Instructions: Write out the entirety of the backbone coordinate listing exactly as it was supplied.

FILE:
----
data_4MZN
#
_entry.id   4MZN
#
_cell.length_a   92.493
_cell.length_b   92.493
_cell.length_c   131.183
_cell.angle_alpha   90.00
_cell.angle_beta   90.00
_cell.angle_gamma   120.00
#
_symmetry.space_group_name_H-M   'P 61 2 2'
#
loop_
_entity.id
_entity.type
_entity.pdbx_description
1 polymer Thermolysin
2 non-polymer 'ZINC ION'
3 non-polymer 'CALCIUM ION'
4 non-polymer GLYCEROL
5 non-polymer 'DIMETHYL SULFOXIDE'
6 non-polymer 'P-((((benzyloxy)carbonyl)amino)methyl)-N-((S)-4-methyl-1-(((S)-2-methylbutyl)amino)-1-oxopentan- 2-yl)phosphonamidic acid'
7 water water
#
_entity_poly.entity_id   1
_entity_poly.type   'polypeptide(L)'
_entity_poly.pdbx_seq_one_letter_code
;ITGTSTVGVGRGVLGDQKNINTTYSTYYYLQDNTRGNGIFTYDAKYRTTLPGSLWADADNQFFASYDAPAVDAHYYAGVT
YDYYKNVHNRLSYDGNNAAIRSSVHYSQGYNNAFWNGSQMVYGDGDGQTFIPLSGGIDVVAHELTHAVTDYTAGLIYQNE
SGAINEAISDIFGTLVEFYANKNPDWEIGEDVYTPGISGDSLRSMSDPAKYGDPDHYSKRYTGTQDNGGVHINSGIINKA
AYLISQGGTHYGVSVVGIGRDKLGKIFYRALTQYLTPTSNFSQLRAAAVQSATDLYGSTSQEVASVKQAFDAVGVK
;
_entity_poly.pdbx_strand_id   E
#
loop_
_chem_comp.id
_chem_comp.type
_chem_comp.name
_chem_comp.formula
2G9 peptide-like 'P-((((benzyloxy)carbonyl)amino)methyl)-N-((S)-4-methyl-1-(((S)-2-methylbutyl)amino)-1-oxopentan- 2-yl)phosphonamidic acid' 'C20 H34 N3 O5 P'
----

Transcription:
data_4MZN
#
_entry.id   4MZN
#
_cell.length_a   92.493
_cell.length_b   92.493
_cell.length_c   131.183
_cell.angle_alpha   90.00
_cell.angle_beta   90.00
_cell.angle_gamma   120.00
#
_symmetry.space_group_name_H-M   'P 61 2 2'
#
loop_
_entity.id
_entity.type
_entity.pdbx_description
1 polymer Thermolysin
2 non-polymer 'ZINC ION'
3 non-polymer 'CALCIUM ION'
4 non-polymer GLYCEROL
5 non-polymer 'DIMETHYL SULFOXIDE'
6 non-polymer 'P-((((benzyloxy)carbonyl)amino)methyl)-N-((S)-4-methyl-1-(((S)-2-methylbutyl)amino)-1-oxopentan- 2-yl)phosphonamidic acid'
7 water water
#
_entity_poly.entity_id   1
_entity_poly.type   'polypeptide(L)'
_entity_poly.pdbx_seq_one_letter_code
;ITGTSTVGVGRGVLGDQKNINTTYSTYYYLQDNTRGNGIFTYDAKYRTTLPGSLWADADNQFFASYDAPAVDAHYYAGVT
YDYYKNVHNRLSYDGNNAAIRSSVHYSQGYNNAFWNGSQMVYGDGDGQTFIPLSGGIDVVAHELTHAVTDYTAGLIYQNE
SGAINEAISDIFGTLVEFYANKNPDWEIGEDVYTPGISGDSLRSMSDPAKYGDPDHYSKRYTGTQDNGGVHINSGIINKA
AYLISQGGTHYGVSVVGIGRDKLGKIFYRALTQYLTPTSNFSQLRAAAVQSATDLYGSTSQEVASVKQAFDAVGVK
;
_entity_poly.pdbx_strand_id   E
#
loop_
_chem_comp.id
_chem_comp.type
_chem_comp.name
_chem_comp.formula
2G9 peptide-like 'P-((((benzyloxy)carbonyl)amino)methyl)-N-((S)-4-methyl-1-(((S)-2-methylbutyl)amino)-1-oxopentan- 2-yl)phosphonamidic acid' 'C20 H34 N3 O5 P'